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In this lesson, students will explore research and data based on opportunity occupations, or jobs accessible without having to obtain a four-year degree.
Students learn about entrepreneurship and entrepreneurs. Students are asked to apply these characteristics to themselves and people in their own communities by completing a story pyramid and then write a short story that demonstrates entrepreneurship.
Students work in small groups ("work crews") while participating in a production activity. Students learn about competition, division of labor, and incentives. They also demonstrate how division of labor and incentives help lead to greater productivity.
These mini lessons and materials include multi-discipline instruction and cultural components that can help students understand and celebrate the legacy of the Negro Leagues Baseball and how they transformed generations.
Explore patterns in home loan data with Dr. Raphael Bostic. Learn how identifying patterns can help you answer BIG QUESTIONS and create a stronger economy for everyone.
In this lesson, students will be introduced to the concepts of resources, scarcity, human capital and boycott. After reading a reality-based story about an all-black Little League team that faced racial prejudice, students will determine resources used in the production of baseball-related goods and complete comprehension and analysis-driven activities tied to key vocabulary covered within the lesson. Specifically, students will identify examples of scarcity, interpret consequences of various actions and determine ways to improve human capital. Additionally, K-2 grade students will interpret textual and visual data, while 3-4 grade students will work together to solve mathematical problems based on the story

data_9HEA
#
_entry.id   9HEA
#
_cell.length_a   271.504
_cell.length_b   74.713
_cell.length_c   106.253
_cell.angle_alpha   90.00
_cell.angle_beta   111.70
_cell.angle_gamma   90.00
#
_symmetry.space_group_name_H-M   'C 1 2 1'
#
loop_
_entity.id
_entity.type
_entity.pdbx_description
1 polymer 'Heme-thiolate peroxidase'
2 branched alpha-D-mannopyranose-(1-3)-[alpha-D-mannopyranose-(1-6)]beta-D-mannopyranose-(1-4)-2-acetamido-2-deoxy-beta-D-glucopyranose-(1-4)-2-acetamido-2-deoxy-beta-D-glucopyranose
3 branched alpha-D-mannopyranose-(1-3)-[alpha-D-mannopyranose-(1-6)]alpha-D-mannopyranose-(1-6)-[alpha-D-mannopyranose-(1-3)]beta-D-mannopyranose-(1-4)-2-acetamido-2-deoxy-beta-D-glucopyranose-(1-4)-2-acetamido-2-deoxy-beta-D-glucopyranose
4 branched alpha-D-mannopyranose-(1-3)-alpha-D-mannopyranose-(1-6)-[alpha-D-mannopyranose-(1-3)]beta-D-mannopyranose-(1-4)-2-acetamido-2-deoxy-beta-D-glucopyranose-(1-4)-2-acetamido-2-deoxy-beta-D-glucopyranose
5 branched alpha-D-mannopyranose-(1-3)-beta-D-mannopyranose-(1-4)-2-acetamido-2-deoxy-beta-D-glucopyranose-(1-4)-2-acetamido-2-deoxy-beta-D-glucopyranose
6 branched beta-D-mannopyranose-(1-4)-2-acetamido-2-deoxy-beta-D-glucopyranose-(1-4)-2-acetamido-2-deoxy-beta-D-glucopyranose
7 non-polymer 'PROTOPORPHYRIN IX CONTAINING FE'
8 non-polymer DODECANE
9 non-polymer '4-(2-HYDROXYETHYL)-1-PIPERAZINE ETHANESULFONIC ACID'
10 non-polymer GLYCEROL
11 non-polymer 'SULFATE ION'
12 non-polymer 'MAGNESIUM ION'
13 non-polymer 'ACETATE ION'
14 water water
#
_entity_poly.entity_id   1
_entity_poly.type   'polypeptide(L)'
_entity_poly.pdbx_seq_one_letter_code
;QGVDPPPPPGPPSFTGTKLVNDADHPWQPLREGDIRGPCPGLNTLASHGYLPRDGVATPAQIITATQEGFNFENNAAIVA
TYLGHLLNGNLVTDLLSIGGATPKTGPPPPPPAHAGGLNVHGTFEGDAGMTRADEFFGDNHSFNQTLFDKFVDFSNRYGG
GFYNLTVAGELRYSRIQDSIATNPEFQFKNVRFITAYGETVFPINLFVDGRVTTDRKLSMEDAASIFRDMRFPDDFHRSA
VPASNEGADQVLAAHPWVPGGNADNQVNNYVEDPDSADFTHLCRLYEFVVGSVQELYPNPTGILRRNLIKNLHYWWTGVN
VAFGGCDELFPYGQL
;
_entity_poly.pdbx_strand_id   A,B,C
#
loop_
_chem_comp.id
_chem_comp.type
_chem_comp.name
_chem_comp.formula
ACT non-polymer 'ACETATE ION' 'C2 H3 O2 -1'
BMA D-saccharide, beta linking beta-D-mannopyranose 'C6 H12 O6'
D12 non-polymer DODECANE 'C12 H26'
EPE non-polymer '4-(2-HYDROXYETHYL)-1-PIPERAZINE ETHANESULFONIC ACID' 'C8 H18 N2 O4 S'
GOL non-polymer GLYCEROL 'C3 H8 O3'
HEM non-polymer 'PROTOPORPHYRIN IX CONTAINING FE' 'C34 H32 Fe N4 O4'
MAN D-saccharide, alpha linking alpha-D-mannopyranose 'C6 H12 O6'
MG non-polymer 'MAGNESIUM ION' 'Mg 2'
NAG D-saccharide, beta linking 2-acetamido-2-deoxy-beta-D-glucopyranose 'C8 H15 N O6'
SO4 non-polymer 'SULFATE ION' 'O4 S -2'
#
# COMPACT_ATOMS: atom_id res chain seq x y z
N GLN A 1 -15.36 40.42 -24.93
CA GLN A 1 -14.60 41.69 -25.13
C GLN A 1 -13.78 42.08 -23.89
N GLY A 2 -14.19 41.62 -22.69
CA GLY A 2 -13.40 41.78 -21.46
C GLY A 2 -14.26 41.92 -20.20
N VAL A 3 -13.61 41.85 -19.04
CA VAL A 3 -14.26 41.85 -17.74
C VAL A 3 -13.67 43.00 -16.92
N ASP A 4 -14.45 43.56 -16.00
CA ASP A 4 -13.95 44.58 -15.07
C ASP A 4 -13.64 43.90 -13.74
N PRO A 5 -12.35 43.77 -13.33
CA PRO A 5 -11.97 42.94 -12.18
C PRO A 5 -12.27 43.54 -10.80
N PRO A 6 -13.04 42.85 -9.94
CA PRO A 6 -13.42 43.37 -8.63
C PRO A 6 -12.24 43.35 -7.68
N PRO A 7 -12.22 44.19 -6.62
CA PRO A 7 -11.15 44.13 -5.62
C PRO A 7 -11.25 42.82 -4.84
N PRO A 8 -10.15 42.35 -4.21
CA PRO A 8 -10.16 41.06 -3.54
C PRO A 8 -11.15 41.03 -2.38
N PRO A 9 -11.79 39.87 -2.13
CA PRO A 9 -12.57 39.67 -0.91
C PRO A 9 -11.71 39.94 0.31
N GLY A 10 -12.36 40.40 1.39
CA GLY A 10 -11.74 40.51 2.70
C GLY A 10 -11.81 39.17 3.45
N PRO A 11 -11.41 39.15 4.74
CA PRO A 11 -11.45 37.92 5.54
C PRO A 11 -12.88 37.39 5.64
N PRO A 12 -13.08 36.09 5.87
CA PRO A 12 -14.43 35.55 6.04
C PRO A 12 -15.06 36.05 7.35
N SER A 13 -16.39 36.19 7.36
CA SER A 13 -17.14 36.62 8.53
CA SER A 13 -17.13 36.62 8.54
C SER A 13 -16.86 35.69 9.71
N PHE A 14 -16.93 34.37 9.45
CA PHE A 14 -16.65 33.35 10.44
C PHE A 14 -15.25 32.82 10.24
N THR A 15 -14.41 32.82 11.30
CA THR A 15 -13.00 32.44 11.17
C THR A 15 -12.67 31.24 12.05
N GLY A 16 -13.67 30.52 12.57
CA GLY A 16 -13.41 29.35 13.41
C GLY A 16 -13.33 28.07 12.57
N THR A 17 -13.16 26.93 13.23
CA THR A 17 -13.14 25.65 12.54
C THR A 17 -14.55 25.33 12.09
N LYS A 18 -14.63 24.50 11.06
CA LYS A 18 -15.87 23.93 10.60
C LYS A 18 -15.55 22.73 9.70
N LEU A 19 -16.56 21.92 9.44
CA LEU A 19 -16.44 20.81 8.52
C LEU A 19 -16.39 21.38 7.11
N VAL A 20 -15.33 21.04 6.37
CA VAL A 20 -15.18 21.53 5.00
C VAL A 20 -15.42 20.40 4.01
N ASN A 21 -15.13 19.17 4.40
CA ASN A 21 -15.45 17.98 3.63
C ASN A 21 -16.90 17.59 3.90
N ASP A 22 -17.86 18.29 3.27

Dive into Econland with the quirky comic book crew to explore how economics is already a part of middle school students’ everyday lives.
This lesson focuses on the relationship between single-parent households and population below the poverty level.
El estudio de la economía se basa en tres conceptos muy importantes: escasez, elección y costo de oportunidad. En este episodio de la serie de videos Economic Lowdown, la especialista en educación económica Andrea Caceres- Santamaria utiliza estos tres conceptos para explicar por qué no existe el almuerzo gratis.
This lesson focuses on the relationship between educational attainment and unemployment. Students search for data on educational attainment and unemployment and visualize them in GeoFRED®, the Federal Reserve Bank of St. Louis’s online mapping tool. The goals are for students to observe patterns in economic data, note differences across geographical areas, and hypothesize the reasons for those patterns and differences. The intended outcome of the activity is for students to use mapped data to identify the inverse relationship between educational attainment and unemployment and provide potential explanations for this relationship.